“I’m certainly deeply concerned about some of the closed door dealings she’s been involved in,” said Melissa Link, a member of anti-Walmart group People for a Better Athens. “The fact that any elected official thinks they can show favoritism for a corporation over the people they work for is sad. I’ve become very sad over the whole issue.”

But even in the face of opposition, Denson said she stands firm in her convictions.

“I have said publicly that I think the Selig project — which is a large mixed-use project — is a good project for our community. And I still do,” she said. “They’re going to bring somewhere around 300 jobs.”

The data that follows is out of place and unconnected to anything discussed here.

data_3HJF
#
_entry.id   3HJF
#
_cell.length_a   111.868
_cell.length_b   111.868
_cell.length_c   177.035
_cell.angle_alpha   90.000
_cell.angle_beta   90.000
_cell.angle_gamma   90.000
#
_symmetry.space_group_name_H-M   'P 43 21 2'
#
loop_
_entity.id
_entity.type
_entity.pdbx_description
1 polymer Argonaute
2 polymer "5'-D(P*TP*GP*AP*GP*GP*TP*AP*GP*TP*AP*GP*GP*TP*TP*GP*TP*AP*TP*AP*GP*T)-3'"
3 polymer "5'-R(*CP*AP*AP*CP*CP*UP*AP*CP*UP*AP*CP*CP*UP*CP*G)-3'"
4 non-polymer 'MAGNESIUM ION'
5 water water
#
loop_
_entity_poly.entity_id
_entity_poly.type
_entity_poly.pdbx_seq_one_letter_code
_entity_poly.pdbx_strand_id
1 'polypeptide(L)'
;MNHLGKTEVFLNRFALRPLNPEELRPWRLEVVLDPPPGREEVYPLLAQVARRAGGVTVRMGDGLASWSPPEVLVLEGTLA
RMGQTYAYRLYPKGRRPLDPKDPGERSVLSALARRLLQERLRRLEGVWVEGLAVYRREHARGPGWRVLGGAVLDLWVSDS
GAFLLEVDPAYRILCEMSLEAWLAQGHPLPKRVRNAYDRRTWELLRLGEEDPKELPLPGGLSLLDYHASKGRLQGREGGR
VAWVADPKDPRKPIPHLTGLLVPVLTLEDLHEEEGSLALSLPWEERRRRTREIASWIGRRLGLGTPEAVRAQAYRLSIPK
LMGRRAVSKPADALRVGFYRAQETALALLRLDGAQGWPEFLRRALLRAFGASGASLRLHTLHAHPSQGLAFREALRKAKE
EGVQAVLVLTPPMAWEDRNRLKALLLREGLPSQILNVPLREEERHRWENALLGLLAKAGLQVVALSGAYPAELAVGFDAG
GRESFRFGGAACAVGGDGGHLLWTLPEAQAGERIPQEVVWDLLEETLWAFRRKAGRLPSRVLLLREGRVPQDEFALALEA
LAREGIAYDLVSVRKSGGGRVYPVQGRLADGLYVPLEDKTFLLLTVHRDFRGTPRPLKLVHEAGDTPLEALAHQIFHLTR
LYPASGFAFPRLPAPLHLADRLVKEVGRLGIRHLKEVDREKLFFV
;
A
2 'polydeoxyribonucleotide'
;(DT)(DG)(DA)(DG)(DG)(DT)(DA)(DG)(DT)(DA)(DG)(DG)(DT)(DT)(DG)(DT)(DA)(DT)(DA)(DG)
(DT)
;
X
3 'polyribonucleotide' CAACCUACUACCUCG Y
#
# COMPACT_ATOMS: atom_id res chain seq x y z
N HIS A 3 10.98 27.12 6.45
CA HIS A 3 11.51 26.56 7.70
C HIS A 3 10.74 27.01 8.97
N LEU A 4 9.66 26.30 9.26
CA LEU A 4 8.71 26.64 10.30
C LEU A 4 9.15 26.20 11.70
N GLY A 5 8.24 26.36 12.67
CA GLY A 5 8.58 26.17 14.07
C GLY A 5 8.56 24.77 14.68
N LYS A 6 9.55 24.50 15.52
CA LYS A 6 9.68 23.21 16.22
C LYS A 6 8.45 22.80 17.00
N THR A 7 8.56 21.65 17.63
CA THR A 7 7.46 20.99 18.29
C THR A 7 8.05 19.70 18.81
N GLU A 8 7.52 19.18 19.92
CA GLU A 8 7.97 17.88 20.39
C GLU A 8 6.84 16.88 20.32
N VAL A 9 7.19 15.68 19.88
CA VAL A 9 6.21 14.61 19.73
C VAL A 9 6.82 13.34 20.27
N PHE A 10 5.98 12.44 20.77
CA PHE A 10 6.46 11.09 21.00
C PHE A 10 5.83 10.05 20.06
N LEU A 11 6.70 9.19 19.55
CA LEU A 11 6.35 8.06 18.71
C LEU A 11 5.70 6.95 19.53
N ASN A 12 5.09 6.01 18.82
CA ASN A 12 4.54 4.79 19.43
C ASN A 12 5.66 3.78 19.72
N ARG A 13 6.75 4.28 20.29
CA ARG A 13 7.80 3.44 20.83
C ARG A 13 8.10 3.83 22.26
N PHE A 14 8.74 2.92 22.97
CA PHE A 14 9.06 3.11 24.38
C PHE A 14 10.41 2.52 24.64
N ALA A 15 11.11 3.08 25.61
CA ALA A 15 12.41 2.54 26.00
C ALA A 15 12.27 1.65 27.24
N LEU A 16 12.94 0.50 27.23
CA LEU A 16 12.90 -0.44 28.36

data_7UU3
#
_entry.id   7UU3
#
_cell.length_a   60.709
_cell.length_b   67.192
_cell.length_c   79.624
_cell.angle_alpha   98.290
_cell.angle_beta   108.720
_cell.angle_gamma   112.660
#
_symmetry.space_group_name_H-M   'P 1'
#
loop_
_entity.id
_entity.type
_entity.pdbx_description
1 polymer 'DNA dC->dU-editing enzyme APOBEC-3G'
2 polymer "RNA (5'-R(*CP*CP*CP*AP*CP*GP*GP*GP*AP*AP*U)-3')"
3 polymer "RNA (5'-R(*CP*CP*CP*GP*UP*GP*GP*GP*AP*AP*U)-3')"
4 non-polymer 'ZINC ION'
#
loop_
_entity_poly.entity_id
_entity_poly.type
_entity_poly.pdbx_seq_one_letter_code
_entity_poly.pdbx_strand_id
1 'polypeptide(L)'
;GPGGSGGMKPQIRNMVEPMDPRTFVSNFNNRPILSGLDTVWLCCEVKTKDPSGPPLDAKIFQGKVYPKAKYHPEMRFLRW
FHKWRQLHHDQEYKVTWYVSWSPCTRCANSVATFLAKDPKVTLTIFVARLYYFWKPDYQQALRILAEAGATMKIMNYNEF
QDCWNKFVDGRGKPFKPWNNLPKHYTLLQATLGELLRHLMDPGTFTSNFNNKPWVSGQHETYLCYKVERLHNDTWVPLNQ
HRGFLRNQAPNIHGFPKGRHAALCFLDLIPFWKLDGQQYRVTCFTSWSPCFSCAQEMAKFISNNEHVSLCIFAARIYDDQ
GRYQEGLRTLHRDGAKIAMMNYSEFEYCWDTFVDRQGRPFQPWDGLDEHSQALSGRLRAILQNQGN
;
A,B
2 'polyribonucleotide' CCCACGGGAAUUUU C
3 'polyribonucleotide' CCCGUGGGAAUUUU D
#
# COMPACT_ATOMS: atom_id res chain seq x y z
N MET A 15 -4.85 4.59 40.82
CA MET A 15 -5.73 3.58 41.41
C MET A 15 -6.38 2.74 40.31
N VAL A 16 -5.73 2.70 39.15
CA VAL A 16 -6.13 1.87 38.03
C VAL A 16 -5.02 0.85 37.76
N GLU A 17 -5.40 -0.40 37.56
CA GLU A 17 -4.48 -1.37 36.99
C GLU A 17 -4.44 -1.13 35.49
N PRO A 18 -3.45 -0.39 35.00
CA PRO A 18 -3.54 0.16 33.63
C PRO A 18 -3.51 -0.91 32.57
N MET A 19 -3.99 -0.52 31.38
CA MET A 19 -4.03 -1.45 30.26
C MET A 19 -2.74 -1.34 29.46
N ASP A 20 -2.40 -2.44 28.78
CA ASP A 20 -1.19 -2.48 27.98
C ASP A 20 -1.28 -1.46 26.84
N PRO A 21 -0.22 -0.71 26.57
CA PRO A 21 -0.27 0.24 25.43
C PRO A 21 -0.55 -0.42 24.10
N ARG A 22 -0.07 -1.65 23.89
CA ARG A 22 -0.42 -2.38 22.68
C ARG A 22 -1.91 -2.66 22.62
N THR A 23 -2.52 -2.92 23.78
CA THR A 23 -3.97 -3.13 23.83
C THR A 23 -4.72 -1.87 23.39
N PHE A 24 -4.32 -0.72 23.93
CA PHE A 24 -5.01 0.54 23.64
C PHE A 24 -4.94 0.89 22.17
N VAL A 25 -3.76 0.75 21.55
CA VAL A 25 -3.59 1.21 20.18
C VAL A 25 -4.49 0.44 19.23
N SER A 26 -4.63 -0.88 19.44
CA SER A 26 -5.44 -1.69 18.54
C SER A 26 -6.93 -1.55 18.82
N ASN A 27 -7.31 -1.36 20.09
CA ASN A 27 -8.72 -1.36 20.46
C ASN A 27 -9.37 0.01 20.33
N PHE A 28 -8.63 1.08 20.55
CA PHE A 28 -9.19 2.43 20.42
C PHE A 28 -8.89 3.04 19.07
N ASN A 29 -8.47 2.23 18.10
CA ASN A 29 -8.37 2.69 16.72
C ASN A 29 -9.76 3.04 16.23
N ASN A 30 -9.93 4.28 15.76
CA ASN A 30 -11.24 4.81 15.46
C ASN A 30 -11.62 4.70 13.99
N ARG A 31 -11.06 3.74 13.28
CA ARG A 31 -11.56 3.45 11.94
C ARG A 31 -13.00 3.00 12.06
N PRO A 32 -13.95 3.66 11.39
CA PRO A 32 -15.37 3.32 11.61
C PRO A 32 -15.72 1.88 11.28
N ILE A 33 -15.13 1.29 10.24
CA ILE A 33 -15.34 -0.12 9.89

In any kind of public position, Eldridge, who previously served as Athens’ mayor beginning in 1998, said criticism is never too far away. The trick is managing what you let bother you.

“You can’t shut it out completely,” he said. “You know it’s there. If there’s something meaningful in criticism, you work it out and let the rest slide.”

Denson said she listens to criticism as she looks at situations objectively, often questioning her own stances.

“People who see black and white —Walmart is bad, this company is good — decisions in their lives are very easy,” she said. “But when you see all the grey in between … then it makes decisions tough.”

But Denson does know one thing for sure — she isn’t finished working.

“The 4,200 jobs that Caterpillar and their supporting suppliers are going to bring are not going to employ everyone in this region that needs a job,” she said. “And I think we can’t quit until we’ve got jobs for everybody that wants to work. So I never slow down.”